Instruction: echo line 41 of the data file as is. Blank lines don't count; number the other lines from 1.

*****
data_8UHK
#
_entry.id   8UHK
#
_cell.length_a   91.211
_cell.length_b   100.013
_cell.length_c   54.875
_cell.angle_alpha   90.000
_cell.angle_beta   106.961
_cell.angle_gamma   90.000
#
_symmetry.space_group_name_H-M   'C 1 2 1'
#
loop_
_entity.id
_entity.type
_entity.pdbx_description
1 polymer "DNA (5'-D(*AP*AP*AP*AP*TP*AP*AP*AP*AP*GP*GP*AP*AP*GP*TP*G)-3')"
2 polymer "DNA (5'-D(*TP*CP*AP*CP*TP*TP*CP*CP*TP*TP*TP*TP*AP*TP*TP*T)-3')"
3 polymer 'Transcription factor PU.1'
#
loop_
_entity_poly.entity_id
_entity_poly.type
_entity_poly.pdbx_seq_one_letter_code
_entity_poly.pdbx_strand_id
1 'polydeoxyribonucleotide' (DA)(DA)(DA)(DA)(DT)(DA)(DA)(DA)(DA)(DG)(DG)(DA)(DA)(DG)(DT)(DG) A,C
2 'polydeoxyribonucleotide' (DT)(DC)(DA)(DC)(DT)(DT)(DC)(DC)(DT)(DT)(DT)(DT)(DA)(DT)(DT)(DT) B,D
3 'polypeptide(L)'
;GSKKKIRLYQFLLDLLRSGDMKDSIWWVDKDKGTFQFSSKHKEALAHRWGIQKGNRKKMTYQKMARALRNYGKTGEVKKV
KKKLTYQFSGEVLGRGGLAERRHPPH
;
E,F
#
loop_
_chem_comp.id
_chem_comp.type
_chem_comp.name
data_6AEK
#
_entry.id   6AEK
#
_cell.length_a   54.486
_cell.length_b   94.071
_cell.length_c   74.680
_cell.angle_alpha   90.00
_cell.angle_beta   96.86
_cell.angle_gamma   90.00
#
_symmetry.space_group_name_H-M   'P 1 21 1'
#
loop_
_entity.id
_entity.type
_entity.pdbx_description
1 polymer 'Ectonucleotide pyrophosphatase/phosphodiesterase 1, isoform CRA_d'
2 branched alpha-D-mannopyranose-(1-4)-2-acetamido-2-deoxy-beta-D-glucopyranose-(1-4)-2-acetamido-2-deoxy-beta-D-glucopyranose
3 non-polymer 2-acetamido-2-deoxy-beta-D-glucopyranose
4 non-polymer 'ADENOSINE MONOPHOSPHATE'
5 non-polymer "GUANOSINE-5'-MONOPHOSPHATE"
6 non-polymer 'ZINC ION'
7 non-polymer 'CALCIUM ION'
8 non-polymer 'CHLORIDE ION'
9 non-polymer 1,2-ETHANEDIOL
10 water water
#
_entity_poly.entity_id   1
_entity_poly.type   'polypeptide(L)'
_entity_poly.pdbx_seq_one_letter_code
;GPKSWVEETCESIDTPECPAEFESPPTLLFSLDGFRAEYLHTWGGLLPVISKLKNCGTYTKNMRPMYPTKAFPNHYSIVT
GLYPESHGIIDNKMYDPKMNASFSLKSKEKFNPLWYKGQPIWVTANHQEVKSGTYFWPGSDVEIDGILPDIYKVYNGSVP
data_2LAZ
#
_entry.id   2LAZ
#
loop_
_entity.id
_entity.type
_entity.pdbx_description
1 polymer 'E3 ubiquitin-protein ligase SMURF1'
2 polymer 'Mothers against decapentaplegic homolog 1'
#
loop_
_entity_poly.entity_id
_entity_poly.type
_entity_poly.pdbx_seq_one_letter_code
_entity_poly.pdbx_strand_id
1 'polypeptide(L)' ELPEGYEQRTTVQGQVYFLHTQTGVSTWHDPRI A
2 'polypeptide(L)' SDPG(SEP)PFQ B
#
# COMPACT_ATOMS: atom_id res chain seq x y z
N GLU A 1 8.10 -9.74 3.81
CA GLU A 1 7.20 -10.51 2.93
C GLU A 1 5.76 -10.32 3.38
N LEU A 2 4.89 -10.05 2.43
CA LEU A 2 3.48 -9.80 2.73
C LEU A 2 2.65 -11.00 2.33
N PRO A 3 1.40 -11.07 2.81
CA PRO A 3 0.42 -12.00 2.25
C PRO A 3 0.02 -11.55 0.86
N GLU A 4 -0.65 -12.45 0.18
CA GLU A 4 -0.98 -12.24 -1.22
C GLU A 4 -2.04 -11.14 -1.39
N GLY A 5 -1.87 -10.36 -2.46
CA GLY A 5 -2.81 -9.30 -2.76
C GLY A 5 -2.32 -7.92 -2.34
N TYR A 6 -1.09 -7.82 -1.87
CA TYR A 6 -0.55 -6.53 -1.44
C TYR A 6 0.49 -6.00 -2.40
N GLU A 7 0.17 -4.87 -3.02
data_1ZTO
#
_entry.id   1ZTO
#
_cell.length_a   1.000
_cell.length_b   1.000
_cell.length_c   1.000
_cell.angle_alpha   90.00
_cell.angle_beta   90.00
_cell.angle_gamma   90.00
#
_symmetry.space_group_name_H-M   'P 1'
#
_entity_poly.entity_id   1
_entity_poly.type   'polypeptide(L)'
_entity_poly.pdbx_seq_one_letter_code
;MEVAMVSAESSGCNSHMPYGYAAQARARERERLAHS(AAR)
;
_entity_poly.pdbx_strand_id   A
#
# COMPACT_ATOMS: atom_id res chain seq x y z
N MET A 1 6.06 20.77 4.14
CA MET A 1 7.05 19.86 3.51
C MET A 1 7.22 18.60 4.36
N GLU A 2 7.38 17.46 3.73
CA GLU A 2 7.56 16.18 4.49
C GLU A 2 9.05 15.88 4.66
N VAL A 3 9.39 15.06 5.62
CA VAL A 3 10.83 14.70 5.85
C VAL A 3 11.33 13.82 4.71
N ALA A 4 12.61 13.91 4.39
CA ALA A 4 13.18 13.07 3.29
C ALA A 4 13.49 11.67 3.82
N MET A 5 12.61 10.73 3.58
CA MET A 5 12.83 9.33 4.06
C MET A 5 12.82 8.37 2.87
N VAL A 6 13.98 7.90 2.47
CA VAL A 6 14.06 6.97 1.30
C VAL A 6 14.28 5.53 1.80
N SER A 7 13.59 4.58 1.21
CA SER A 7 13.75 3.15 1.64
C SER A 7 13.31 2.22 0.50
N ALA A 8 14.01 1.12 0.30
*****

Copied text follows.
_entry.id   6AEK